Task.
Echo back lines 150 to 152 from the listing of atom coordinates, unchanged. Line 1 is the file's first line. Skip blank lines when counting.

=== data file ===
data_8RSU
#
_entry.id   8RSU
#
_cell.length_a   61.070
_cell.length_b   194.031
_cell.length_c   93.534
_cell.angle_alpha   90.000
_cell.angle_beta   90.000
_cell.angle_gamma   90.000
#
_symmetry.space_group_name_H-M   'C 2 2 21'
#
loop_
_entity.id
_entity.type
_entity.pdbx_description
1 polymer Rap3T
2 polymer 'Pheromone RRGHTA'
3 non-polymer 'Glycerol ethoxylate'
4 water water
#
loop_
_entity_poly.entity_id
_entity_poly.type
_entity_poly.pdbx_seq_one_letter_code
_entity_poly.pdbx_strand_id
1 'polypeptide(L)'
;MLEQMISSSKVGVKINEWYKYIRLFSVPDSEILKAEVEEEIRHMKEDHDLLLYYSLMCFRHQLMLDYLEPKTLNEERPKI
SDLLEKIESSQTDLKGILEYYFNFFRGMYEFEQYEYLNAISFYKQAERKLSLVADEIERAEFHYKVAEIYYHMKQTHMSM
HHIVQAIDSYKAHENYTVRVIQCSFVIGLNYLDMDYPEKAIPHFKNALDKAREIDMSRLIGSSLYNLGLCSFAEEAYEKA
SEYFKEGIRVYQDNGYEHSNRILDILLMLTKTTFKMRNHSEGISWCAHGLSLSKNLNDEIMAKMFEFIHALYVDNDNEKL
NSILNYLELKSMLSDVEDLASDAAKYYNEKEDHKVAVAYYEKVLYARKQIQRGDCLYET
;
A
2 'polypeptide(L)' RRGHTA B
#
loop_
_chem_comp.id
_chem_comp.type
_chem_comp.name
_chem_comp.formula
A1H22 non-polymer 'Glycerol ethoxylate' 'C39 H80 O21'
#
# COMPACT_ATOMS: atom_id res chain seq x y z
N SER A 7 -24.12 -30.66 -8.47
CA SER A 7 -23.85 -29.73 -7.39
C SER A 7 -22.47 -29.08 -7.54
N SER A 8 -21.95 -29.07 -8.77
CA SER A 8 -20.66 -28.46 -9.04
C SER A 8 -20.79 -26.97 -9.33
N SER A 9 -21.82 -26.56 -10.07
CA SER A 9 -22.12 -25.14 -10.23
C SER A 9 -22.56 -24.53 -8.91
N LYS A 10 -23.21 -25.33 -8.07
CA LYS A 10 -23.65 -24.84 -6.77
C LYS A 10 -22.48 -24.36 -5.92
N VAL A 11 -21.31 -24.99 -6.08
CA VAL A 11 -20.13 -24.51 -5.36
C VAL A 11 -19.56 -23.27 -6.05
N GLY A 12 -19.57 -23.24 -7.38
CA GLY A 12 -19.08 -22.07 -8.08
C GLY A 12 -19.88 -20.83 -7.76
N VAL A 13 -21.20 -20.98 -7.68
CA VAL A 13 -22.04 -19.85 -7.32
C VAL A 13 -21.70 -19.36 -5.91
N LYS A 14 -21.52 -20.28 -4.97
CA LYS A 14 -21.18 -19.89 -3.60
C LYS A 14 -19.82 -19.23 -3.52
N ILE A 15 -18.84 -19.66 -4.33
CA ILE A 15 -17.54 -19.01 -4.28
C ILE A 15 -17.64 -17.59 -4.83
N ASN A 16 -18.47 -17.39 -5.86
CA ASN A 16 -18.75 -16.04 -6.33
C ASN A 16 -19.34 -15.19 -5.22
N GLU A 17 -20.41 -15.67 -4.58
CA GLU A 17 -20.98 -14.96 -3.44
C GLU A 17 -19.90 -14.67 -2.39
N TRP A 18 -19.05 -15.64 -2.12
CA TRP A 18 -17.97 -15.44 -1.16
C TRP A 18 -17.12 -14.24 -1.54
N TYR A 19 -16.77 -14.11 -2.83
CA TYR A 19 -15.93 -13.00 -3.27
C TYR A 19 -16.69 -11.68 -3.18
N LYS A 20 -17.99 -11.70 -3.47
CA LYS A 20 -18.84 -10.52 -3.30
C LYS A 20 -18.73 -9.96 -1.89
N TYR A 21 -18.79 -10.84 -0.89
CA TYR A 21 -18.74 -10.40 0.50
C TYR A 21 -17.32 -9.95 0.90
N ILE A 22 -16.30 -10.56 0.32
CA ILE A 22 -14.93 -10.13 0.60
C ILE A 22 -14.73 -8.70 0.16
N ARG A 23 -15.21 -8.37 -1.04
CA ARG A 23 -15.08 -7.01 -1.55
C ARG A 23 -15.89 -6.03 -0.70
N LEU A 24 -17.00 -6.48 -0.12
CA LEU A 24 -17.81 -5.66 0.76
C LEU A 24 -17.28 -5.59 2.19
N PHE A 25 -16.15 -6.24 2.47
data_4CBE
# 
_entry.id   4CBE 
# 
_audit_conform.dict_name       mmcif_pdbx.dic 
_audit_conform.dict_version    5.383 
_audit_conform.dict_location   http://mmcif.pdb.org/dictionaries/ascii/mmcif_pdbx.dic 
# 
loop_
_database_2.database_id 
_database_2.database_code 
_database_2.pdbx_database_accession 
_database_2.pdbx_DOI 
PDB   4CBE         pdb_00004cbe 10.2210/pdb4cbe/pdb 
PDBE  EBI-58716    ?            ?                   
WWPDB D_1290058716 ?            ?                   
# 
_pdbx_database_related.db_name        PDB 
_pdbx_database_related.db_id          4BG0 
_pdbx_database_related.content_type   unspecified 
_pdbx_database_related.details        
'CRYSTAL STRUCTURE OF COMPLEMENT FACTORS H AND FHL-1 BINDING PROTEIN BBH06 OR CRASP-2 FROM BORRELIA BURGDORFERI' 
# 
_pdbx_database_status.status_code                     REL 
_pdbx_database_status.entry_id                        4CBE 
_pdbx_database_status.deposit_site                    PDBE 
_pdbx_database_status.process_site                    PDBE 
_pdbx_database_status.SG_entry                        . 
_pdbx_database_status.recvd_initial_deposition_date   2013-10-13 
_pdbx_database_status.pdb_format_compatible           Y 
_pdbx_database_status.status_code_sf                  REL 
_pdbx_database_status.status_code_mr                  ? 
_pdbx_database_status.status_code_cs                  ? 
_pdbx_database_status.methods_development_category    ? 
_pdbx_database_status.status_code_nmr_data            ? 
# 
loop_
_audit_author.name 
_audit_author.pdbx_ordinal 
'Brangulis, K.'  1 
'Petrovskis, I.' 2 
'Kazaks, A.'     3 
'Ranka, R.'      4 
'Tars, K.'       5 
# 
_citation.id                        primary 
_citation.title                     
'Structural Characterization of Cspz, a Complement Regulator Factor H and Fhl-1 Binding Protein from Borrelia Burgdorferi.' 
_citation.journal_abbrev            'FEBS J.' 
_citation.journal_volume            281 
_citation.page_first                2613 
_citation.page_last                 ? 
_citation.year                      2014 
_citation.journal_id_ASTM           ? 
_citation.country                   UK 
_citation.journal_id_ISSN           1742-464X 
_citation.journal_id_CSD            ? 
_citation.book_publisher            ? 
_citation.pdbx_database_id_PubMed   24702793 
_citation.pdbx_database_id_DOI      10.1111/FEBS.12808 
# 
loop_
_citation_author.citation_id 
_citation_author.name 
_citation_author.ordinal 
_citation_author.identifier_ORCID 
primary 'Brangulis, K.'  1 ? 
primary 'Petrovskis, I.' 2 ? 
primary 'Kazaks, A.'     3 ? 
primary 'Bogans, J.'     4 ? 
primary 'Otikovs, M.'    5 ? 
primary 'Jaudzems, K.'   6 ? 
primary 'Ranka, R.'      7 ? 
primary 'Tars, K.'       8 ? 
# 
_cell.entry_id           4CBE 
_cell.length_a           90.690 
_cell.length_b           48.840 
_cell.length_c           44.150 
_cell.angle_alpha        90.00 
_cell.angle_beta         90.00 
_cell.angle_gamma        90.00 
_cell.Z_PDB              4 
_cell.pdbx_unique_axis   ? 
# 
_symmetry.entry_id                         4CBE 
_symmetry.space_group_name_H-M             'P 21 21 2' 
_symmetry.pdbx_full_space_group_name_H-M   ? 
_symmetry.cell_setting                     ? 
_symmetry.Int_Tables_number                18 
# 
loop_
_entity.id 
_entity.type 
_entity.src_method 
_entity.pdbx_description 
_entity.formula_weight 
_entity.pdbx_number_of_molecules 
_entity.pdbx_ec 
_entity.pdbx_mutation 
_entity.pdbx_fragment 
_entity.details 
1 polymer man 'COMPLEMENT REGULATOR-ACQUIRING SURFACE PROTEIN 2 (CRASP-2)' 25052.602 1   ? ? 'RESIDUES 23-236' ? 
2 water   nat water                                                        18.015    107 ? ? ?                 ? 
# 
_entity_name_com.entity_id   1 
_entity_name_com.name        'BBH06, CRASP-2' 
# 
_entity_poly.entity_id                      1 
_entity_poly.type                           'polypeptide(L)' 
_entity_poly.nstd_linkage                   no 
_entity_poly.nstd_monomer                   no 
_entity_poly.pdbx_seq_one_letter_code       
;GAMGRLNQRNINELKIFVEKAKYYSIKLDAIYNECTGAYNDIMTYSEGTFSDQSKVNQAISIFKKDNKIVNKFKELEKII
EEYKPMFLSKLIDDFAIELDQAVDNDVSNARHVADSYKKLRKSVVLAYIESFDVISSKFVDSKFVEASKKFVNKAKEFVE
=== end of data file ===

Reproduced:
_citation.journal_volume            281 
_citation.page_first                2613 
_citation.page_last                 ? 